Try some buy some... →
A new tumblr I’ve started.
I am horrified to learn that the single version of “Atomic” misses out a) the Three Blind Mice intro and b) the bass solo bit where a robot comes up on stage and body-pops with binliner-clad Debs. IS NOTHING SACRED?
“Once upon a time, I adored these yearly anthologies, studying them eagerly to determine what I needed to improve in my own writings, wanting to reach that level where my work would be deemed worthy of inclusion in this almighty compilation. Now, years later, I realize that there’s no meritocracy to making it into a “Best Music Writing” edition. It’s all about who the...
New Order Notes
Because I’ve been reading a book on football tactics (Inverting the Pyramid) at the same time as trying to get my head round the New Order reissues, I’m drawn to thinking about NO in footballing terms - tempted to phrase what they do as “Total Pop” - the way all the components of a New Order song can switch up to create the hook: you never know going in whether the...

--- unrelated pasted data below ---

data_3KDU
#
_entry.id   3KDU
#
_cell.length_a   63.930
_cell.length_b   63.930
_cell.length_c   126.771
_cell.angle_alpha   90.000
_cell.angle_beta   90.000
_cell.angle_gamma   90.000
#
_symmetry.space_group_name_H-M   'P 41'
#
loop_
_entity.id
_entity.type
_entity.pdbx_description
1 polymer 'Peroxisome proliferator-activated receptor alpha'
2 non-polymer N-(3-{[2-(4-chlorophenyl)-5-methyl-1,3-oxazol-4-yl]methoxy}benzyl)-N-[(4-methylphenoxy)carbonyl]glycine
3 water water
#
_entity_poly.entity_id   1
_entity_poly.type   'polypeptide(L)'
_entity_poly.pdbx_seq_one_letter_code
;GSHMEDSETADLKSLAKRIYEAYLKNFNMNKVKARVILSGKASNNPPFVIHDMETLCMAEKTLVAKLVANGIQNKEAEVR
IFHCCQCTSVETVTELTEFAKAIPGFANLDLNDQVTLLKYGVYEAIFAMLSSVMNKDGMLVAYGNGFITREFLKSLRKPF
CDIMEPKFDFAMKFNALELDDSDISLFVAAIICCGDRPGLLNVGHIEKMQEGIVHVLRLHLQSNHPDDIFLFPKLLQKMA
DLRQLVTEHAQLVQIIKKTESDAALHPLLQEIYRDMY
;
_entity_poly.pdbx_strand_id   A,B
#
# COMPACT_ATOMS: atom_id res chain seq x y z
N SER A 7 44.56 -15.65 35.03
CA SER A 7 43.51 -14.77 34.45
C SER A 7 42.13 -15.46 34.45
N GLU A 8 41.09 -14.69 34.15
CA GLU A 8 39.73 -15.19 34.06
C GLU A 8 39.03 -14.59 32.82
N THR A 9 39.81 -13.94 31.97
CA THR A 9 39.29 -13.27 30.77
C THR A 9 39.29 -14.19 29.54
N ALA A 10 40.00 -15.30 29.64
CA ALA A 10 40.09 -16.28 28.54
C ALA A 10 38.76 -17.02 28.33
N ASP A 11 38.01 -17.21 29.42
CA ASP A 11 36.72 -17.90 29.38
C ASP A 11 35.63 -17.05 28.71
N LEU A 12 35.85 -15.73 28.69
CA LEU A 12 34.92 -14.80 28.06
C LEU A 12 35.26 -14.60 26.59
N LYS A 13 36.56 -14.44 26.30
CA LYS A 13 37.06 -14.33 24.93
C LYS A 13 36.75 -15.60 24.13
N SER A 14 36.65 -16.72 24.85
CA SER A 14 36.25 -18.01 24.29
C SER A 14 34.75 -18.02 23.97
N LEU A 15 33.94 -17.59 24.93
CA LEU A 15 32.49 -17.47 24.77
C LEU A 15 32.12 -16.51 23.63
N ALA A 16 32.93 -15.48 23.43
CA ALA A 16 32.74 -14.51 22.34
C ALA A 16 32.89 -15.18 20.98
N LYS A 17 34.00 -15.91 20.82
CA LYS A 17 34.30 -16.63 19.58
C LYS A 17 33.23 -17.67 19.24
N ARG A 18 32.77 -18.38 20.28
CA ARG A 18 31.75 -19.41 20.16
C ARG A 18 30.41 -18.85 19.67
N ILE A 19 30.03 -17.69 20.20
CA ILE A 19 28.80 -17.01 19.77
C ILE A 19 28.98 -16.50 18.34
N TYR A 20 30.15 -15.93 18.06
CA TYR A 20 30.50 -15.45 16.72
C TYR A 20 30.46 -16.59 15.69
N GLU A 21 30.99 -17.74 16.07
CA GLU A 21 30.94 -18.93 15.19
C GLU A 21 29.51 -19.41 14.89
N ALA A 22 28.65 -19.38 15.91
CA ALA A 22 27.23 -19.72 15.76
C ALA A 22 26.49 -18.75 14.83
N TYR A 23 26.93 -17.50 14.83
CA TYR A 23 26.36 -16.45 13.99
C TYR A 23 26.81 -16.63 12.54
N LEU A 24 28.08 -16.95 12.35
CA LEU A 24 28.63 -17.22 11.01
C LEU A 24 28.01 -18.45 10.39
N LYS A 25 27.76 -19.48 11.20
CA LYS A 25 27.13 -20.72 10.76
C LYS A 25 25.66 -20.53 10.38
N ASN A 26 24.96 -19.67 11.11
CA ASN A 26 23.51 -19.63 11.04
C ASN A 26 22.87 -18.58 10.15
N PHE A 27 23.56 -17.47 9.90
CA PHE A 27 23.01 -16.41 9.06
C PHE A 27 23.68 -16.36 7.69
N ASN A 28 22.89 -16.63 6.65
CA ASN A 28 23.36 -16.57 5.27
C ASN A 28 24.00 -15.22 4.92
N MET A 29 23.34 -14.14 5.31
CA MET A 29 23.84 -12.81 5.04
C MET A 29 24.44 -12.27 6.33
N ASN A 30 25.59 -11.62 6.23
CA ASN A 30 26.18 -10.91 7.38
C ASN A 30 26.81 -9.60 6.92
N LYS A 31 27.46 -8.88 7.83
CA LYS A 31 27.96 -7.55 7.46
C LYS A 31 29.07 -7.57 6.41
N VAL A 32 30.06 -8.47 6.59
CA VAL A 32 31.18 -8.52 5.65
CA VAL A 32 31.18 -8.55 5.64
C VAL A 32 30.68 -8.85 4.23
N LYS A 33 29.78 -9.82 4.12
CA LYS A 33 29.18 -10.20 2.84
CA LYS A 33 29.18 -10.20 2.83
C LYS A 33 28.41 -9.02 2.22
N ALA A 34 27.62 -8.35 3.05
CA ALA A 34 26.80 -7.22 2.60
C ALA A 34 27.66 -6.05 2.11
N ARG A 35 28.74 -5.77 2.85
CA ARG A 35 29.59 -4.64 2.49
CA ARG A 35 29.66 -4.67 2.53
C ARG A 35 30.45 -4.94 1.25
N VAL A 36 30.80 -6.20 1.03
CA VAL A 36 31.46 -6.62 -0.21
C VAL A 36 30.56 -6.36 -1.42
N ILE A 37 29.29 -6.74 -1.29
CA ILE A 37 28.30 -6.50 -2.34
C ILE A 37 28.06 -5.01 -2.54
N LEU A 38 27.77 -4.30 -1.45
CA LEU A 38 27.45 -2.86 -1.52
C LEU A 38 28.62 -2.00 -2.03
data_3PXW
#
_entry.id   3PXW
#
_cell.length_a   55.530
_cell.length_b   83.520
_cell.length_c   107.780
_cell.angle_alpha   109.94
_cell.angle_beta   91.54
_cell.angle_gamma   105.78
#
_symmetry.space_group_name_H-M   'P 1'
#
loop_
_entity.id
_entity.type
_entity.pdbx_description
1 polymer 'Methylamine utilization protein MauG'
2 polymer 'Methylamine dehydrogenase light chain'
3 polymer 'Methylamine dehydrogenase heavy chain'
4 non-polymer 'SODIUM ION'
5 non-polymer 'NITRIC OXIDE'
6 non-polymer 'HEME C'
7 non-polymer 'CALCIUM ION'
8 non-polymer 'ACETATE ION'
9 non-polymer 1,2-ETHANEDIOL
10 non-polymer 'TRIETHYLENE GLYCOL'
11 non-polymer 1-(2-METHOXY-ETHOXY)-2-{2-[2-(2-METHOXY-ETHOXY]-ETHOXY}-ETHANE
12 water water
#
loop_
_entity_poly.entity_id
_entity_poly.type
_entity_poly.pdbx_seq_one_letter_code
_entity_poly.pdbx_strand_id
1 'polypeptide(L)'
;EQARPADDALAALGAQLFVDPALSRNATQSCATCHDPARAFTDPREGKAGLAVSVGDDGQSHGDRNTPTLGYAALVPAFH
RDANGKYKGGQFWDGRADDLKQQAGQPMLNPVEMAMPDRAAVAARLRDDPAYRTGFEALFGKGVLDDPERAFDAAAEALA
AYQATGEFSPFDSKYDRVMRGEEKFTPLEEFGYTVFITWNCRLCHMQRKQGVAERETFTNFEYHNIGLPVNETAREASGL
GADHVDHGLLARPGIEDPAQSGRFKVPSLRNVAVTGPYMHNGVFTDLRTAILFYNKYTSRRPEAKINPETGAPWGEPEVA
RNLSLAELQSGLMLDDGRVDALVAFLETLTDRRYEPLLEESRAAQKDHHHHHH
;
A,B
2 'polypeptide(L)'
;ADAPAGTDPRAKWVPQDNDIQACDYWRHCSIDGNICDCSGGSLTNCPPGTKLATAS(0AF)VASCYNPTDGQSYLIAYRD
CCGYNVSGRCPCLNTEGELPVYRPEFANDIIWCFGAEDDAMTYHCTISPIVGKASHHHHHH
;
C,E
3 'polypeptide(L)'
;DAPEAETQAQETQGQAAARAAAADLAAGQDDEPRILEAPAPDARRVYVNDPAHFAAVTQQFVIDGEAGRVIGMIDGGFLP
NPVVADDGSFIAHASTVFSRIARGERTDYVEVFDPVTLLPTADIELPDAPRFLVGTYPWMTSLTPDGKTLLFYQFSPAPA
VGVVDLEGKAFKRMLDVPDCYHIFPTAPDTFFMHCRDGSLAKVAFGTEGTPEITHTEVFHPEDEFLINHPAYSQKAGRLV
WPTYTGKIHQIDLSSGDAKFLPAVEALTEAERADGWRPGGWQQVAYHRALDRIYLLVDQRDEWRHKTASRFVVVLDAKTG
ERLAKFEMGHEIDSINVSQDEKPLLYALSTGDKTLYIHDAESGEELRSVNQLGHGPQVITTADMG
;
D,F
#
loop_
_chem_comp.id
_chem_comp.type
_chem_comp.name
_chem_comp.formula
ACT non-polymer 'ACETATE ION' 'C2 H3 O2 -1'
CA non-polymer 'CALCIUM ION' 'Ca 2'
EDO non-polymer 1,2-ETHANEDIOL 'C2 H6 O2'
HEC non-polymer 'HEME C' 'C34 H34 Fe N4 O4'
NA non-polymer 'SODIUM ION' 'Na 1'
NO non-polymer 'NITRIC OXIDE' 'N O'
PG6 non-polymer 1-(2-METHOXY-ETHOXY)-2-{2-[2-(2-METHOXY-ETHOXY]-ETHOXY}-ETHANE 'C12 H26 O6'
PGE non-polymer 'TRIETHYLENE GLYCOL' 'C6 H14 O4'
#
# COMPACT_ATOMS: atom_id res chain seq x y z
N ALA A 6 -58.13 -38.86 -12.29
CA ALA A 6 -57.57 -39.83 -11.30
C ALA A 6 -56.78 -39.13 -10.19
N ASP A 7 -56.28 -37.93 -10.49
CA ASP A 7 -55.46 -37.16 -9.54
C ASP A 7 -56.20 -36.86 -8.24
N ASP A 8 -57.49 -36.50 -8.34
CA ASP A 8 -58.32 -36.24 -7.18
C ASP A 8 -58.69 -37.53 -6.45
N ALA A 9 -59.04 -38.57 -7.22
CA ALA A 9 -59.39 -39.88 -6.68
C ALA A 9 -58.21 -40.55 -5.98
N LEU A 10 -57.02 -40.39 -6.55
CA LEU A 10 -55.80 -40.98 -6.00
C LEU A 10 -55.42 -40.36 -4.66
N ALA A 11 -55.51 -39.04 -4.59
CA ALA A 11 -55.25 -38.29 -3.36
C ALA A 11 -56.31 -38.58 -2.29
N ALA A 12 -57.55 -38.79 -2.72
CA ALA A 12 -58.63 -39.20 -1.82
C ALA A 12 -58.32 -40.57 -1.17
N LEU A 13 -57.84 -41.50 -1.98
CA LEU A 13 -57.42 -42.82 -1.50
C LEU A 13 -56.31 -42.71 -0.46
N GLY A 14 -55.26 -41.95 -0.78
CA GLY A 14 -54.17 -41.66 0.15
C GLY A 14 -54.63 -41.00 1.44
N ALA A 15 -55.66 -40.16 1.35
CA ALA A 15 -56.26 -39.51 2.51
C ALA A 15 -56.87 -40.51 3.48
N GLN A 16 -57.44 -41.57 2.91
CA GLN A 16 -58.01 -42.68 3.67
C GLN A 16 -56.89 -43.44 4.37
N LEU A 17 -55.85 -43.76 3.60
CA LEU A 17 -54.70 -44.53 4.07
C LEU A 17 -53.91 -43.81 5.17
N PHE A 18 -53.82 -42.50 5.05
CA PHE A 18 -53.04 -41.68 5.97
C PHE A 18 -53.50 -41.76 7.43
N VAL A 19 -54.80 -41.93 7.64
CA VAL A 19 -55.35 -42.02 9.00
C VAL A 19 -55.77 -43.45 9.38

Also it’s a measure of how successful Greil Marcus has been in re-routing critical opinion on Dylan that on about 5 tracks here my first reaction has been “OMG Greil Marcus will love this one”. (Though I think - not that I’m sure GM wanted to do this - it’s bogus making too much of a distinction between “The Old, Weird America” and whatever the non-old...
Bob Dylan - Tell Tale Signs
This won’t make it into my P4K review, but the things I keep thinking of when listening to this record are comics - Alan Moore’s Brought To Light and Alex Ross’ Uncle Sam. Different aspects of the record remind me of each, but what the two comics share is that they’re about a character who’s an incarnation of America, or of an aspect of America in the Moore case. With...
Fate worse than death →
(via offnotesnotes) Arf Arf. Also please tell me Stereolab actually were singing “There’s only millions who lose their jobs their homes and sometimes accents”.
Notes on a bubble
The deregulation of rock writing in the early 00s allowed cheap critical credit to flood the sub-prime, or ”indie”, market, allowing bands to obtain careers despite not remotely having the talent to sustain them past the initial repayments. Rockonomists such as Harvell who issued warnings to this effect were labelled Jeremiahs by Blog St.